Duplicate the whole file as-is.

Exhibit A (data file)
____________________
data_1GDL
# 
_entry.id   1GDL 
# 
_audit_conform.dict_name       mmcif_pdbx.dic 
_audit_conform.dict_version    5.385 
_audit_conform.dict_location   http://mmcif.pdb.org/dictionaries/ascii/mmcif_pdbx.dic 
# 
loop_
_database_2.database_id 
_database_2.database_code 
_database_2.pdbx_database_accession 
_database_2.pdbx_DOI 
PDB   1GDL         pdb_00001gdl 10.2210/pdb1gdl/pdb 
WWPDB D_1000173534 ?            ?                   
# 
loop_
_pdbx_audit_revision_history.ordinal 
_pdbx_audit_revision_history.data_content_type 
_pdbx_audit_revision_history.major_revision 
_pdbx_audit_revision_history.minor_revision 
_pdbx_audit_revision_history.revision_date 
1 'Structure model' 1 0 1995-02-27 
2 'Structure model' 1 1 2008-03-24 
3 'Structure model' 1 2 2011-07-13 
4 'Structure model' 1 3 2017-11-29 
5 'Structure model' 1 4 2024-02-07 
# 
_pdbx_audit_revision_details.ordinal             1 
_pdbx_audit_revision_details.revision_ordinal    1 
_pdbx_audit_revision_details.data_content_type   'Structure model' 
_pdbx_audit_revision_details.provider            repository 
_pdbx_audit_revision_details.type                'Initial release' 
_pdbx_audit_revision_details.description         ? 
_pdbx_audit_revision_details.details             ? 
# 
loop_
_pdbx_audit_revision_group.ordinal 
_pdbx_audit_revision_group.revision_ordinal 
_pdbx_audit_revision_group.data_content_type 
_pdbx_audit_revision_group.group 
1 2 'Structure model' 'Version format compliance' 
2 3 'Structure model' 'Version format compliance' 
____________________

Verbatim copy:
data_1GDL
# 
_entry.id   1GDL 
# 
_audit_conform.dict_name       mmcif_pdbx.dic 
_audit_conform.dict_version    5.385 
_audit_conform.dict_location   http://mmcif.pdb.org/dictionaries/ascii/mmcif_pdbx.dic 
# 
loop_
_database_2.database_id 
_database_2.database_code 
_database_2.pdbx_database_accession 
_database_2.pdbx_DOI 
PDB   1GDL         pdb_00001gdl 10.2210/pdb1gdl/pdb 
WWPDB D_1000173534 ?            ?                   
# 
loop_
_pdbx_audit_revision_history.ordinal 
_pdbx_audit_revision_history.data_content_type 
_pdbx_audit_revision_history.major_revision 
_pdbx_audit_revision_history.minor_revision 
_pdbx_audit_revision_history.revision_date 
1 'Structure model' 1 0 1995-02-27 
2 'Structure model' 1 1 2008-03-24 
3 'Structure model' 1 2 2011-07-13 
4 'Structure model' 1 3 2017-11-29 
5 'Structure model' 1 4 2024-02-07 
# 
_pdbx_audit_revision_details.ordinal             1 
_pdbx_audit_revision_details.revision_ordinal    1 
_pdbx_audit_revision_details.data_content_type   'Structure model' 
_pdbx_audit_revision_details.provider            repository 
_pdbx_audit_revision_details.type                'Initial release' 
_pdbx_audit_revision_details.description         ? 
_pdbx_audit_revision_details.details             ? 
# 
loop_
_pdbx_audit_revision_group.ordinal 
_pdbx_audit_revision_group.revision_ordinal 
_pdbx_audit_revision_group.data_content_type 
_pdbx_audit_revision_group.group 
1 2 'Structure model' 'Version format compliance' 
2 3 'Structure model' 'Version format compliance' 